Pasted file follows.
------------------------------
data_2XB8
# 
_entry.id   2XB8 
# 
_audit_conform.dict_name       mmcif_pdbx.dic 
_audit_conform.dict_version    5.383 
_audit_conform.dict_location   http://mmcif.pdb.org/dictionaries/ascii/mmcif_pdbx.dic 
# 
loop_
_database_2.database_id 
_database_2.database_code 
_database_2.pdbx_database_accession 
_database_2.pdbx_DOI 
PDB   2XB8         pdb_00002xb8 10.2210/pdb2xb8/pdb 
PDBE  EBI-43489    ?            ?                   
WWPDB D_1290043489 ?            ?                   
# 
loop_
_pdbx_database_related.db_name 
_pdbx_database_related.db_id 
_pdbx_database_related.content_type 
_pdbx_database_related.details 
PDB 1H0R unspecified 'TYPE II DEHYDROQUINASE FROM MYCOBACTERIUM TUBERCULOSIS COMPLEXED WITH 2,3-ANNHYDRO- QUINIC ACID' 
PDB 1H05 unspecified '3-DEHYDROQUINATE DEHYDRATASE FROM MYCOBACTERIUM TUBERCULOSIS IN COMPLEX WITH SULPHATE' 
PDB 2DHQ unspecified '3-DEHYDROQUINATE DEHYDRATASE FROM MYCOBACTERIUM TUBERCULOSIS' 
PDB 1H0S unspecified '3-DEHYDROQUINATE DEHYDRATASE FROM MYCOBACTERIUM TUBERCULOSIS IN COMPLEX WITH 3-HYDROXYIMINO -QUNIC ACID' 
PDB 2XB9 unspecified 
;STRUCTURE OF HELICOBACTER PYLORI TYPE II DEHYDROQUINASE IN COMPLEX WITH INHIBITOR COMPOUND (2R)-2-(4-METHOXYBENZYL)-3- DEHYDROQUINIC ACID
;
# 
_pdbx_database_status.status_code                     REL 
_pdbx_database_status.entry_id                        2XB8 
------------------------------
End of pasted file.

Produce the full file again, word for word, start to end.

data_2XB8
# 
_entry.id   2XB8 
# 
_audit_conform.dict_name       mmcif_pdbx.dic 
_audit_conform.dict_version    5.383 
_audit_conform.dict_location   http://mmcif.pdb.org/dictionaries/ascii/mmcif_pdbx.dic 
# 
loop_
_database_2.database_id 
_database_2.database_code 
_database_2.pdbx_database_accession 
_database_2.pdbx_DOI 
PDB   2XB8         pdb_00002xb8 10.2210/pdb2xb8/pdb 
PDBE  EBI-43489    ?            ?                   
WWPDB D_1290043489 ?            ?                   
# 
loop_
_pdbx_database_related.db_name 
_pdbx_database_related.db_id 
_pdbx_database_related.content_type 
_pdbx_database_related.details 
PDB 1H0R unspecified 'TYPE II DEHYDROQUINASE FROM MYCOBACTERIUM TUBERCULOSIS COMPLEXED WITH 2,3-ANNHYDRO- QUINIC ACID' 
PDB 1H05 unspecified '3-DEHYDROQUINATE DEHYDRATASE FROM MYCOBACTERIUM TUBERCULOSIS IN COMPLEX WITH SULPHATE' 
PDB 2DHQ unspecified '3-DEHYDROQUINATE DEHYDRATASE FROM MYCOBACTERIUM TUBERCULOSIS' 
PDB 1H0S unspecified '3-DEHYDROQUINATE DEHYDRATASE FROM MYCOBACTERIUM TUBERCULOSIS IN COMPLEX WITH 3-HYDROXYIMINO -QUNIC ACID' 
PDB 2XB9 unspecified 
;STRUCTURE OF HELICOBACTER PYLORI TYPE II DEHYDROQUINASE IN COMPLEX WITH INHIBITOR COMPOUND (2R)-2-(4-METHOXYBENZYL)-3- DEHYDROQUINIC ACID
;
# 
_pdbx_database_status.status_code                     REL 
_pdbx_database_status.entry_id                        2XB8 